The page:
McDonald v. Obaisi et al

Northern District of Illinois, ilnd-1:2016-cv-05417

OPINION AND ORDER. For the reasons stated in the accompanying Opinion and Order, the Court grants the motion to dismiss Count VI without prejudice. Signed by the Honorable Sara L. Ellis on 3/2/2018:Mailed notice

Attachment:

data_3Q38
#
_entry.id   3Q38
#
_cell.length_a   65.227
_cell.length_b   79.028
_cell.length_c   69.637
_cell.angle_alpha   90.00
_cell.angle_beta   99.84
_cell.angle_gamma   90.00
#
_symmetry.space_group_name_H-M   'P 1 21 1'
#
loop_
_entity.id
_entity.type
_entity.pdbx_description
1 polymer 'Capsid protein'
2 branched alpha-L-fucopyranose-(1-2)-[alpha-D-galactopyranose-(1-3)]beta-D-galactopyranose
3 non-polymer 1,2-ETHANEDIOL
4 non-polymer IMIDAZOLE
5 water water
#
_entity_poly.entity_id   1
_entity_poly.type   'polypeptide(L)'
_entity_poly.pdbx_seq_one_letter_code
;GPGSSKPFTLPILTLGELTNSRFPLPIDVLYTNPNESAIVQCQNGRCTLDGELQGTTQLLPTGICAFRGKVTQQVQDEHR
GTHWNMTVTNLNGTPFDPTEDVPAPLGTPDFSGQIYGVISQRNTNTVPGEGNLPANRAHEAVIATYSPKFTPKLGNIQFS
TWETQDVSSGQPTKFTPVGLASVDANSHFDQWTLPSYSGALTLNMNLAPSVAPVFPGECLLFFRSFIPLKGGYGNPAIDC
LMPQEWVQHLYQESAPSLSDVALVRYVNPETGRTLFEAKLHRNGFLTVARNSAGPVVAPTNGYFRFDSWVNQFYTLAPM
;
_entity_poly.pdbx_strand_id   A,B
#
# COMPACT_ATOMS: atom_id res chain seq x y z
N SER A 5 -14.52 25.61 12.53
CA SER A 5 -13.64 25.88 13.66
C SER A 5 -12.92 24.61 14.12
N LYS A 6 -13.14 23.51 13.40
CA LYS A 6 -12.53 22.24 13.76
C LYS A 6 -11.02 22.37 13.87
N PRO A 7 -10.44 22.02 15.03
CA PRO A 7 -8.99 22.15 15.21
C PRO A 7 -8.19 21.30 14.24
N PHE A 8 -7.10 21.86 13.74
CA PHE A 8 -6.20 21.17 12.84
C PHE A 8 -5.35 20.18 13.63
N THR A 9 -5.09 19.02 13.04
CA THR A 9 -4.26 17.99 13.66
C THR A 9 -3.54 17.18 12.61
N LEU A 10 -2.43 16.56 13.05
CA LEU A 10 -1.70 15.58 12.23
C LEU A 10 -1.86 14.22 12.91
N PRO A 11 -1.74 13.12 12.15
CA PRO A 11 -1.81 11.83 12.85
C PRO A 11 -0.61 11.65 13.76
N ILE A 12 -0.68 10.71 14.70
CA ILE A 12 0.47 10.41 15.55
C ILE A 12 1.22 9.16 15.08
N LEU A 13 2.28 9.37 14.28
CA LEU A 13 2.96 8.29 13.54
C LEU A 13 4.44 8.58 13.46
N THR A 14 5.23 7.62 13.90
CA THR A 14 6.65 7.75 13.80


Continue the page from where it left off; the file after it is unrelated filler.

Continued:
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Case: 1:16-cv-05417 Document #: 77 Filed: 03/02/18 Page 1 of 10 PageID #:438 UNITED STATES DISTRICT COURT NORTHERN DISTRICT OF ILLINOIS EASTERN DIVISION DONALD LEE MCDONALD,)) Plaintiff,)) No. 16 C 5417 v.)) Judge Sara L. Ellis SALEH OBAISI and WEXFORD HEALTH) SOURCES INC.,)) Defendants.) OPINION AND ORDER Donald Lee McDonald, a prisoner at Stateville Correctional Center ("Stateville") in Joliet, Illinois, brings this lawsuit under 42 U.S.C. § 1983 and Illinois state law against Defendants Dr. Saleh Obaisi1 and Wexford Health Sources Inc. ("Wexford"). McDonald alleges that Defendants violated his rights under the Eight Amendment to the Constitution by denying him appropriate medical treatment (Counts I and II), failing to train or supervise the staff of Stateville who denied him medical treatment (Count III), and failing to intervene to prevent McDonald's constitutional rights from being violated (Count IV). McDonald also alleges that Defendants intentionally inflicted emotional distress upon him by denying him medical evaluation and treatment (Count V) and that Defendants engaged in negligent or willful and wanton conduct against him by ignoring his requests for medical attention and failing to provide him with medical treatment prescribed to him by doctors (Count VI). Defendants now move to dismiss [62] Count VI, the negligence or willful and wanton conduct claim, arguing that it is in reality a claim for medical malpractice under Illinois law that it is not adequately supported by a 1 Dr. Obaisi recently passed away. Dr. Obaisi's counsel has represented to the Court that it is awaiting an assignment of a Trustee for his estate, at which time it will file a notice of death of a party. McDonald's counsel states that McDonald intends to proceed against Dr. Obaisi's estate and will file a motion to substitute party once defense counsel files the notice of death. Case: 1:16-cv-05417 Document #: 77 Filed: 03/02/18 Page 2 of 10 PageID #:439 report from a qualified medical professional as required under 735 Ill. Comp. Stat. 5/2-622. Because Count VI seeks to hold Defendants liable for conduct arising from the exercise of Dr. Obaisi's professional medical judgment, the Court finds that Count VI is properly construed as a medical malpractice claim. And because the attached expert report does not adequately state the basis for finding Dr. Obaisi failed to satisfy the standard of care in treatment of McDonald, the Court grants the motion to dismiss Count VI without prejudice. BACKGROUND2 McDonald has been suffering severe lower back pain and sciatica since before 2013. While incarcerated at Stateville, he has consistently requested medical attention to address this back pain. In 2013, the pain began to worsen. Dr. Obaisi, at that time, considered ordering Magnetic Resonance Imaging ("MRI") and Electromyography ("EMG") tests of McDonald to aid in diagnosing his condition, but did not do so. A few months later, a different Wexford doctor examined McDonald and recommended Dr. Obaisi reevaluate him, but this evaluation did not occur. Two years later, in July 2015, Dr. Obaisi ordered the MRI. After two months, the results came back and an unnamed Wexford physician recommended that McDonald receive a neurosurgical consultation and noted that he suspected that "surgery will be necessary sooner rather than later." Doc. 54 ¶ 11. McDonald still has not received this consultation. He has periodically seen medical professionals employed by Wexford and they have prescribed him pain medication, though he does not always receive this medication. 2 The facts in the background section are taken from McDonald's Second Amended Complaint and are presumed true for the purpose of resolving the Defendants' motion to dismiss. See Virnich v. Vorwald, 664 F.3d 206, 212 (7th Cir. 2011); Local 15, Int'l Bhd. of Elec. Workers, AFL-CIO v. Exelon Corp., 495 F.3d 779, 782 (7th Cir. 2007). 2 Case: 1:16-cv-05417 Document #: 77 Filed: 03/02/18 Page 3 of 10 PageID #:440 McDonald attached to his Second Amended Complaint ("SAC") a report from Dr. Irwin M. Siegel ("Siegel Report"). The Siegel Report states that Dr. Siegel is qualified in the field of Orthopedic Surgery and that he currently practices in that field. It states that Dr. Siegel has reviewed McDonald's medical records. He concludes that despite frequent complaints of back pain, McDonald has not received proper treatment and has experienced delays in receiving appropriate diagnostic testing for several years. The report states that Wexford physicians were aware of McDonald's condition but have failed to provide him with adequate care and have delayed providing him with appropriate consultations, including a consultation with a neurological surgeon. The report states that Dr. Siegel believes there is meritorious basis for a medical malpractice claim against the medical professionals involved in McDonald's care. LEGAL STANDARD A motion to dismiss under Rule 12(b)(6) challenges the sufficiency of the complaint, not its merits. Fed. R. Civ. P. 12(b)(6); Gibson v. City of Chicago, 910 F.2d 1510, 1520 (7th Cir. 1990). In considering a Rule 12(b)(6) motion to dismiss, the Court accepts as true all well- pleaded facts in the plaintiff's complaint and draws all reasonable inferences from those facts in the plaintiff's favor. AnchorBank, FSB v. Hofer, 649 F.3d 610, 614 (7th Cir. 2011). To survive a Rule 12(b)(6) motion, the complaint must not only provide the defendant with fair notice of a claim's basis but must also be facially plausible. Ashcroft v. Iqbal, 556 U.S. 662, 678, 129 S. Ct. 1937, 173 L. Ed. 2d 868 (2009); see also Bell Atl. Corp. v. Twombly, 550 U.S. 544, 555, 127 S. Ct. 1955, 167 L. Ed. 2d 929 (2007). "A claim has facial plausibility when the plaintiff pleads factual content that allows the court to draw the reasonable inference that the defendant is liable for the misconduct alleged." Iqbal, 556 U.S. at 678. 3 Case: 1:16-cv-05417 Document #: 77 Filed: 03/02/18 Page 4 of 10 PageID #:441 ANALYSIS Defendants argue that McDonald's negligence or willful and wanton conduct claim is actually a medical malpractice claim subject to the requirement that it be supported by a report from a qualified medical doctor pursuant to 435 Ill. Comp. Stat. 5/2-622, and that the Siegel Report is not sufficient. McDonald counters that the claim is not one for medical malpractice and even if it were, the Siegel Report satisfies his obligations under Section 2-622. I. Requirement of a Section 2-622 Report Whether a claim requires a Section 2-622 report depends on whether the claim is one "in which the plaintiff seeks damages for injuries or death by reason of medical, hospital, or other healing art malpractice." Woodard v. Krans, 600 N.E.2d 477, 486, 234 Ill. App. 3d 690, 175 Ill. Dec. 546 (1992) (quoting 735 Ill. Comp. Stat. 5/2-622). If the conduct at issue "is inherently one of medical judgment," then a Section 2-622 report is required. Thomas ex rel. Smith v. Cook County Sheriff, 401 F. Supp. 2d 867, 877 (N.D. Ill. 2005) (quoting Lyon v. Hasbro Indus., Inc., 509 N.E.2d 702, 705, 156 Ill. App. 3d 649, 109 Ill. Dec. 41 (1987)). Illinois courts have stated that there are three types of negligence suits that are typically directed at medical providers, and only the third of these is exempted from the requirements of Section 2-622. Woodard, 600 N.E.2d at 487–88. These types of suits are: "(1) malpractice suits requiring expert testimony; (2) malpractice cases not requiring expert testimony; and (3) negligence suits, essentially common- law in character, that happen to be directed against health care providers." Id. And the type of case against a health care provider that does not require a Section 2-622 report is "an exceptional one." Id. at 488. Here, McDonald alleges in Count VI that Dr. Obaisi "[i]n providing medical care to Mr. McDonald or holding [himself] out as [a] professional[ ] who [was] rendering care to Mr. 4 Case: 1:16-cv-05417 Document #: 77 Filed: 03/02/18 Page 5 of 10 PageID #:442 McDonald, Dr. Obaisi had a duty to possess and apply the skill and care of reasonably well- qualified medical professional[ ] in similar circumstances." Doc. 54 ¶ 52. McDonald also asserts that Dr. Obaisi "refused to properly treat Mr. McDonald's back pain, or ensure that he received access to proper medical care, including surgery." Id. at ¶ 7. McDonald argues that "Count VI does not seek to hold Dr. Obaisi liable for lapses in medical judgment; instead it seeks to hold him liable for his failings as director of the medical care at Stateville." Doc. 66 at 11. McDonald asserts that Dr. Obaisi's alleged failures to address his medical needs do not "implicate[ ] Dr. Obaisi's medical knowledge or expertise." Id. This argument is belied by the allegations of the SAC. McDonald does not begin to explain how Dr. Obaisi, a medical doctor, acting in his role as Medical Director, overseeing the decisions about McDonald's medical care, could possibly make decisions about what care McDonald did and did not receive without implicating his medical knowledge or expertise. The first paragraph of the background section of the SAC states that "Mr. McDonald, who suffers from spinal stenosis that requires surgery. . . has consistently requested medical attention from Wexford staff to reduce or eliminate the pain. Nevertheless, Dr. Obaisi. . . refused to properly treat Mr. McDonald's back pain, or ensure that he received access to proper medical care, including surgery." Doc. 54 ¶ 7. The background section goes on to list times Dr. Obaisi considered medical treatment for McDonald but did not follow through on it. In Count VI, McDonald again states that Dr. Obaisi ignored his requests for medical treatment, failed to provide him with treatment prescribed to him by medical doctors, that he was aware that these actions would probably injure McDonald, and that based on his medical records, Dr. Siegel concluded that McDonald has a "meritorious basis for filing medical malpractice claims against Defendants." Id. ¶ 59. In other sections of the SAC, incorporated into Count VI, McDonald states that Dr. Obaisi acted with "clear 5 Case: 1:16-cv-05417 Document #: 77 Filed: 03/02/18 Page 6 of 10 PageID #:443 knowledge of Mr. McDonald's serious medical needs." Id. ¶ 40. All of these allegations point to a claim that Dr. Obaisi was responsible for the medical care of McDonald and failed to exercise his judgment as a medical professional in a manner consistent with the applicable standard of care. There is almost no support for the assertion that Dr. Obaisi's failure was one of a lay administrator. McDonald points to three cases where a health care professional was sued for negligence but a Section 2-622 report was not required. The present case is distinguishable from all three. First, in Milos v. Hall, 757 N.E.2d 654, 325 Ill. App. 3d 180, 258 Ill. Dec. 965 (2001), the defendant was a medical doctor acting as a coroner. The court concluded that a Section 2-622 report was not required because performing a post-mortem examination does not fall under the definition of the "healing arts." Id. at 658. Next, McDonald directs the Court to Awalt v. Marketti, No. 11 C 6142, 2012 WL 1161500 (N.D. Ill. Apr. 9, 2012). In that case the court found that a Section 2-622 report was not required because the alleged harm did not "arise out of the unreasonable application of the Defendant's expertise in medicine." Id. at *4. Whereas in the present case, the allegations all relate to Dr. Obaisi's failure to act in a manner consistent with the medical standard of care. Finally, McDonald cites to Thomas ex rel. Smith v. Cook County Sheriff, 401 F. Supp. 2d 867 (N.D. Ill. 2005). In Thomas, the plaintiff alleged that the defendant physicians willfully and wantonly engaged in actions that caused plaintiff's son's death. However, because the plaintiff alleged that "anyone observing [the decedent] could see that he was obviously in serious need of urgent medical attention," their refusal to render aid was not one that inherently involved their medical judgment. Id. at 878. McDonald has made no such allegation that anyone observing his 6 Case: 1:16-cv-05417 Document #: 77 Filed: 03/02/18 Page 7 of 10 PageID #:444 condition or reviewing his medical reports would have known that he required additional medical care or even surgery. Therefore, Count VI is subject to the requirements of Section 2-622 and the Court turns to whether the Siegel Report satisfies these requirements. II. Siegel Report Under Illinois law, a party bringing a claim for medical malpractice or any other "healing arts malpractice" is required to attached two documents to his or her complaint: "(1) an affidavit certifying she had consulted with a qualified healthcare professional in whose opinion there is a reasonable and meritorious cause for the filing of the action, and (2) a copy of that health professional's written report setting forth the reasons for his determination." Walsh v. Cheruku, 2016 IL App (4th) 160194-U, 2016 WL 7338701 at *3 (citing 735 Ill. Comp. Stat. 5/2-622(a)). McDonald has not filed the first document, but neither party raised this point, so the Court addresses only whether the written report attached to the SAC meets the requirements under Section 2-622. The physician's report must "clearly identify[ ] the plaintiff and the reasons for the reviewing health professional's determination that a reasonable and meritorious cause for the filing of the action exists." 735 Ill. Comp. Stat. 5/2-622(a)(1). "Illinois courts liberally construe a physician's certificate of merit in favor of the malpractice plaintiff and recognize that the statute is a tool to reduce frivolous lawsuits by requiring a minimum amount of merit, not a likelihood of success." Hull v. S. Illinois Hosp. Servs., 826 N.E.2d 930, 933, 356 Ill. App. 3d 300, 292 Ill. Dec. 494 (2005). Defendants argue that the Siegel Report is deficient as it fails to mention Dr. Obaisi by name even once. However, such an omission is not fatal where it is clear from reading the report 7 Case: 1:16-cv-05417 Document #: 77 Filed: 03/02/18 Page 8 of 10 PageID #:445 and the complaint together that certain acts and omissions in the report are attributable to Dr. Obaisi. See Ebbing v. Prentice, 587 N.E.2d 1115, 1118, 225 Ill. App. 3d 598, 167 Ill. Dec. 500 (1992) (finding a report sufficient where it did not name the defendant physicians, but it was clear that report referred to the defendants based on the allegations in the complaint). The Siegel Report states that "medical professionals at Stateville failed to exercise adequate medical judgment" when they ignored McDonald's elevated CPK test, delayed providing him with an orthopedic consultation, and never sought a neurosurgical consultation for McDonald. With regard to the CPK test it is never mentioned in the SAC (CPK is never even defined), let alone mentioned with respect to Dr. Obaisi.3 The SAC states that Dr. Obaisi discussed ordering imaging tests in 2013, but did not do so until 2015. However, neither the SAC nor the report state that Dr. Obaisi was aware that a Wexford physician stated that based on the imaging report, McDonald should receive a neurosurgical consult and would require surgery sooner rather than later. Taken all together, the allegations directly against Dr. Obaisi in the SAC are not sufficient for the Court to determine which allegations of malpractice listed in the Siegel Report are actually attributable to him. Defendants also argue that even if the Court were to find that the Siegel Report sufficiently identifies actions Dr. Obaisi took, the report still fails to meet the requirements of Section 2-622. More important than identifying the correct physician, a Section 2-622 report must "clearly identify the reasons that a meritorious cause exist[s]." Avakian v. Chulengarian, 766 N.E.2d 283, 295, 328 Ill. App. 3d 147, 262 Ill. Dec. 663 (2002). The report must "state with 3 The Defendants also argue that the CPK test cannot support a basis for Dr. Obaisi's liability because it occurred before Dr. Obaisi began working at Stateville; a fact of which Defendants assert the Court can take judicial notice. McDonald argues that the dates of Dr. Obaisi's employment are not in the SAC and therefore, not properly before the Court on a motion to dismiss. However, because the CPK test does not even appear in the SAC and Dr. Siegel does not identify Dr. Obaisi as the one who ignored it, the Court does not consider it and need not reach the issue of whether it is properly subject to judicial notice. 8 Case: 1:16-cv-05417 Document #: 77 Filed: 03/02/18 Page 9 of 10 PageID #:446 precision that the acts fell below the standard of care and why." Id. The report states that McDonald had an abnormal CPK test, which is "a possible indicator of neuromuscular disease," and that the medical staff had not done any follow up testing. Doc. 54-1 ¶ 4. The report does not state what follow-up testing should have been done or what this additional testing may have revealed. Next the report states that McDonald received an MRI which showed "a lumbosacral spine," but the medical personnel delayed in scheduling an orthopedic consultation for McDonald. Id. ¶ 5. It is not explained what a "lumbosacral spine" is,4 and there is no indication of how long a physician has from receiving imaging showing whatever anomaly McDonald's imaging showed to scheduling a consultation without breaching the standard of care. The report next states that McDonald has not received a neurosurgical consultation despite it being recommended by an unnamed doctor. The report states that this failure violates the standard of care, but does not explain how the neurosurgical consultation would aid McDonald in receiving medical treatment. Failing to provide a consultation alone is not medical malpractice. The report needs to state what course of treatment this denial is preventing McDonald from receiving, and how that course of treatment would improve his condition in relation to his present course of treatment or lack thereof. The report as it stands does not explain clearly what McDonald is suffering from beyond "low back pain and sciatica," id. ¶ 2, what course of treatment he is being denied, or how that course of treatment would help him. This is not sufficient under Section 2-622. Jacobs v. Rush N. Shore Med. Ctr., 673 N.E.2d 364, 367, 284 Ill. App. 3d 995, 220 Ill. Dec. 452 (1996) (to satisfy Section 2-622, expert report must contain more "than a 'generalized conclusion' of malpractice."). 4 In fact, it appears that the report is missing a word following lumbosacral spine, such as stenosis, pain, or injury. Lumbosacral is an area of the spine, not a particular diagnosis. 9 Case: 1:16-cv-05417 Document #: 77 Filed: 03/02/18 Page 10 of 10 PageID #:447 Thus, the Siegel Report fails to satisfy Section 2-622 and the Court grants the motion to dismiss Count IV without prejudice. See Sherrod v. Lingle, 223 F.3d 605, 613–14 (7th Cir. 2000) (reversing a dismissal with prejudice of a Illinois medical malpractice claim for failing to comply with Section 2-622 when the first attempt "approached the borderline of acceptable detail"). CONCLUSION For the foregoing reasons the Court grants the motion to dismiss Count VI without prejudice. Dated: March 2, 2018 ______________________ SARA L. ELLIS United States District Judge 10